(via transparenteyeball)

He’s faithful.

But not just when the pain is ending and the understanding comes.
He was faithful in the midst of our hurt, when we were filled with confusion.

He doesn’t suddenly become faithful when we finally come to know what He was doing the whole time we thought He had left us.

When we were unfaithful, He was faithful.
When we didn’t understand, He was faithful.
When we hated Him, He was faithful.
When we blamed Him, He was faithful.
When we marred His reputation, He was faithful.

When we left- He stayed.
When we cursed- He blessed.
When we hated- He loved.

He is faithful.
He was faithful.
He has always been faithful.

(And if the only time you call Him faithful is when you aren’t facing trouble, then you must realize that it was not Him who was unfaithful during that time, but you.)

Anonymous asked: What advice do you have for a 14 year old girl?


This is so vague I love it. The voices you are hearing are real, god is speaking to you. The nation of France needs you. Don your armor, take up arms, lead the French army. This is your destiny, joan. When the flames come for you let them lick your bones and laugh.


by Seo Kim

(via storiesthatyoudontknow)

Qu’est-ce qu’on fait au bon dieu? watch it. watch it watch it so good all the feels

1 day ago on 10/19/14 at 11:42am


yes- everything about this- yes!

(via justice-anne)


that’s my kind of mornings. 

(via craving-clothing)

Have you ever been watching a movie—let’s say in the theater where you don’t have the ability to rewind—and you miss what’s actually happening because you’re hung up on the last scene, trying to make sense of it instead of actively paying attention? Have you ever missed the significance of a whole scene by dwelling on one that has passed, when the present one plays a vital part in moving the story forward? Doing this is a mistake because you’re pulling yourself out of the narrative that has been strategically crafted to carry you through the story. Every scene matters, so if you dwell on a single one as it proceeds, you will miss out on the art of the film.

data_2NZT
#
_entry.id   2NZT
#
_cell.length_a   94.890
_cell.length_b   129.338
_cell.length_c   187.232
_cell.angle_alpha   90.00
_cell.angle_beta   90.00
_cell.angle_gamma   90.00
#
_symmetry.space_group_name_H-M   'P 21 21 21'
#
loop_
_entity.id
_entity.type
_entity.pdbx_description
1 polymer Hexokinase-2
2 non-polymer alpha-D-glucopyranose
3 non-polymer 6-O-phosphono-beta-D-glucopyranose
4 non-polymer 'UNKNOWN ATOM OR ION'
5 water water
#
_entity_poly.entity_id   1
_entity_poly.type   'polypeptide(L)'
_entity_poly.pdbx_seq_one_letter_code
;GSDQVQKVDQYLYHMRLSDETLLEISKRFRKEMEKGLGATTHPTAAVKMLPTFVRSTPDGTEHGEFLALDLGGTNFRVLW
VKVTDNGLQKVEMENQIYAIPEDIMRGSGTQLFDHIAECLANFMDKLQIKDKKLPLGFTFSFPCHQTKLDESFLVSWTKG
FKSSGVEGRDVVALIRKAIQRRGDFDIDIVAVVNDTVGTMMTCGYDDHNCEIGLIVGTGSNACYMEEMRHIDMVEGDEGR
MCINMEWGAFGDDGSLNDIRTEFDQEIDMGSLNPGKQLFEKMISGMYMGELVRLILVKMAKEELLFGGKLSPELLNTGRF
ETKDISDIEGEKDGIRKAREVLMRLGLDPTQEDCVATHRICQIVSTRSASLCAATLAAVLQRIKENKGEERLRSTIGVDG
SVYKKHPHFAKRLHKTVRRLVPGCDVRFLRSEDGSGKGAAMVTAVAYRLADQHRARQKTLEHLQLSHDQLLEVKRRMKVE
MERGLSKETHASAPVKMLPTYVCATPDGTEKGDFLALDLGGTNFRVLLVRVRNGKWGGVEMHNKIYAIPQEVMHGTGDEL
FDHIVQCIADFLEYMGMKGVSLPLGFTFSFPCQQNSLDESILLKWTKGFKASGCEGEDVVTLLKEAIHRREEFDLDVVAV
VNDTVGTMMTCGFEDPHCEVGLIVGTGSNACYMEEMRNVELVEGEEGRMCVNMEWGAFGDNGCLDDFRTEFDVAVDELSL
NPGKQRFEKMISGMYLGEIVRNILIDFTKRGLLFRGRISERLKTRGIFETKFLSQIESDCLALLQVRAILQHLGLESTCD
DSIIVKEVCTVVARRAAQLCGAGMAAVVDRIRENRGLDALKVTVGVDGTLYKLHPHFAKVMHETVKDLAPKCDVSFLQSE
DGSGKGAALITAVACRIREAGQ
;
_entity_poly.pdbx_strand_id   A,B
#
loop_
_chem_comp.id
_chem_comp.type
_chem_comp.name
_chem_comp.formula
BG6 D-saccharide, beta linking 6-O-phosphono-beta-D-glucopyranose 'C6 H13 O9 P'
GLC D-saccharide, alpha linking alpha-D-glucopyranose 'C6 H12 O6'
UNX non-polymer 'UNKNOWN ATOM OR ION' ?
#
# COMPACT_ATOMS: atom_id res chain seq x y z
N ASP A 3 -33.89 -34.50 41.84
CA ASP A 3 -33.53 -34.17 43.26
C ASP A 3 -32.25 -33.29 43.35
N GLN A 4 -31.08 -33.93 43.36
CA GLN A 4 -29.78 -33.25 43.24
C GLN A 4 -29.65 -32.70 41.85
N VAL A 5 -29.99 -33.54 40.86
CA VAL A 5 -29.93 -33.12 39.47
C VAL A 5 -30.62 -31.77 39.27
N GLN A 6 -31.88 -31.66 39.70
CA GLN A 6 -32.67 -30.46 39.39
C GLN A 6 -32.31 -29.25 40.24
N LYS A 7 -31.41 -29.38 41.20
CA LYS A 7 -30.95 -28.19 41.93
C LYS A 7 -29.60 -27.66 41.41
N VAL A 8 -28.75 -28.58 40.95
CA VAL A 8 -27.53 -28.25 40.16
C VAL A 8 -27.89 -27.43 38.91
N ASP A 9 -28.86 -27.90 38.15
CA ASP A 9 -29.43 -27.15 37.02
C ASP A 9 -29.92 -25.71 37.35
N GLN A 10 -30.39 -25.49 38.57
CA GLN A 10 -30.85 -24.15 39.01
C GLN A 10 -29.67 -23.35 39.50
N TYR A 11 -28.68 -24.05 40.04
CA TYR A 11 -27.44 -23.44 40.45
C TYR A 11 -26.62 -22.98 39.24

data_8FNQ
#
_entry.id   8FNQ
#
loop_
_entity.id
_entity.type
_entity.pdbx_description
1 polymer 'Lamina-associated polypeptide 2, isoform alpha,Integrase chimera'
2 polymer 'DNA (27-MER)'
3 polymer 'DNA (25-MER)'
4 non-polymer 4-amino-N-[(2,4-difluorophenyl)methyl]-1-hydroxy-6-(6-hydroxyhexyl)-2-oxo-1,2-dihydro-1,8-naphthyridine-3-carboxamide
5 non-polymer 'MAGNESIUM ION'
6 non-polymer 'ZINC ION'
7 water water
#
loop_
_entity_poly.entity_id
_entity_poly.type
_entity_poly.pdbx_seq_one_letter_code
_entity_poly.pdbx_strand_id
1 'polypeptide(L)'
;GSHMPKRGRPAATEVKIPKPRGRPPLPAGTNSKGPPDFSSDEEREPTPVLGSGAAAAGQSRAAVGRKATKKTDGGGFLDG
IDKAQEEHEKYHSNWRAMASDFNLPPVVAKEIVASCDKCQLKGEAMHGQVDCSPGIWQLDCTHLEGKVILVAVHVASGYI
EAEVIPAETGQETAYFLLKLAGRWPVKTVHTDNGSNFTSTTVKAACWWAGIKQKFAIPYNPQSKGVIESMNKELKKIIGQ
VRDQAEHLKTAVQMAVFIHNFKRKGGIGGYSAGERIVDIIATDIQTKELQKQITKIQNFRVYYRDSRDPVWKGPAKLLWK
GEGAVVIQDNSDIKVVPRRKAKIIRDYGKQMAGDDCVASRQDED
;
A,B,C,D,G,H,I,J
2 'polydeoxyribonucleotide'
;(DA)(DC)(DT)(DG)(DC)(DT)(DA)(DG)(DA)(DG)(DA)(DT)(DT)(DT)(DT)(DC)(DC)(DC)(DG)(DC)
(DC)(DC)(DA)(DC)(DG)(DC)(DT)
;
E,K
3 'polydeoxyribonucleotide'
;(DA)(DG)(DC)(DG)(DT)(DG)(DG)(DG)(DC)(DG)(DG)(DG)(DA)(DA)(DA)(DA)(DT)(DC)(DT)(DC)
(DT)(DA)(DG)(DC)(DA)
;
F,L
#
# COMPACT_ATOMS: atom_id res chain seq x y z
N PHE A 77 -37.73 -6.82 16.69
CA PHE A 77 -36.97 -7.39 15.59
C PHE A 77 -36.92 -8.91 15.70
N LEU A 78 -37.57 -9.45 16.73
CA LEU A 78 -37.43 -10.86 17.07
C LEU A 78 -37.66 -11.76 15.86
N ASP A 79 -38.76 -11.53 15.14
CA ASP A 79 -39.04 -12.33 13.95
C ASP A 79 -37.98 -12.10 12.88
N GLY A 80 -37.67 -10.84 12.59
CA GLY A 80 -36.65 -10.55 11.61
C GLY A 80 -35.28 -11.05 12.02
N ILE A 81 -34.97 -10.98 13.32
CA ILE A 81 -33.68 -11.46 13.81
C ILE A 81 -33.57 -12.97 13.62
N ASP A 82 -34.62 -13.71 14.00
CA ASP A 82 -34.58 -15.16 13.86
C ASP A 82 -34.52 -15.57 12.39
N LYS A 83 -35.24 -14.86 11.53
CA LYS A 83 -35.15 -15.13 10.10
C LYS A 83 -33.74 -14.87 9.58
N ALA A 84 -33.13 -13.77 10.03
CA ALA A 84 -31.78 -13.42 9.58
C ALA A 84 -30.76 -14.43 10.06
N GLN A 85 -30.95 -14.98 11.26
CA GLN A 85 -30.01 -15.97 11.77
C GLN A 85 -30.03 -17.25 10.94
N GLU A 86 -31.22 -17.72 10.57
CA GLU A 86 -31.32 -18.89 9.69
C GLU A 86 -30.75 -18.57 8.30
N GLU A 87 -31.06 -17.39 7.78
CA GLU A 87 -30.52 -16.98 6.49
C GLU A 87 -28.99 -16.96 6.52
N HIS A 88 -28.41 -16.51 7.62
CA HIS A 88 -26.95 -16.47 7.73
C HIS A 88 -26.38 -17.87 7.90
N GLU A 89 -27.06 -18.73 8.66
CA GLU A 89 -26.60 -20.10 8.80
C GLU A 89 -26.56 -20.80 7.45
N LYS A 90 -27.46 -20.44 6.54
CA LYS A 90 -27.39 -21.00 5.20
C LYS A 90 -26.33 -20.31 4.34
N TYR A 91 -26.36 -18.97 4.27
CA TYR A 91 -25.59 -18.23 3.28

So is life I think. I often ask, “who am I and how am I known,” but I think it’s better to ask myself, “who do you want to be,” “what do you want to become,” and “how do you want to be known in the future,” and start doing things in the present that reflect that. It’s no surprise that I often feel stuck or lost. I’m actively avoiding the present and hindering my future when I keep looking over my shoulder without the power to rewind. So instead of hitting replay in my mind to analyze moments that have already faded out, I’m pressing play and taking hold of today because it whispers into tomorrow and hurls stepping stones into the future. I’m going to be present in my narrative, because this scene has a purpose, and I intend to find out what it is so I can be proud of my character development in the pages to come.


For whatever we lose
(a you or a me)
it’s always ourselves
we find in the sea.
 - E.E. Cummings

(via pression)

Anytime you’re gonna grow, you’re gonna lose something. You’re losing what you’re hanging onto to keep safe. You’re losing habits that you’re comfortable with, you’re losing familiarity.

James Hillman (via thatkindofwoman)

(via purpleishboots)

go on & have a cry

it’s odd how much crying is frowned upon, even for women. we’re told to be strong, but no one ever said strength has no emotions (it’s just implied)

avoiding the expression of emotion creates a dullness, a mediocrity and stagnancy. crying, on the other hand, is cathartic, accepting, and intimate, giving you a chance to acknowledge that yes, you have feelings, and you can get sad sometimes. angry even. 

so go on, have a cry. it doesn’t make you a neurotic, emotional “girl,” but a real person just being a real person

2 days ago on 10/18/14 at 08:09pm

She had authentic magnetism. The way she listened was more eloquent than speech.

[unknown] (via everlytrue)

(via whitepicketfences)


Anna Sven photographed by Mike Zwahlen

(via theplainjane)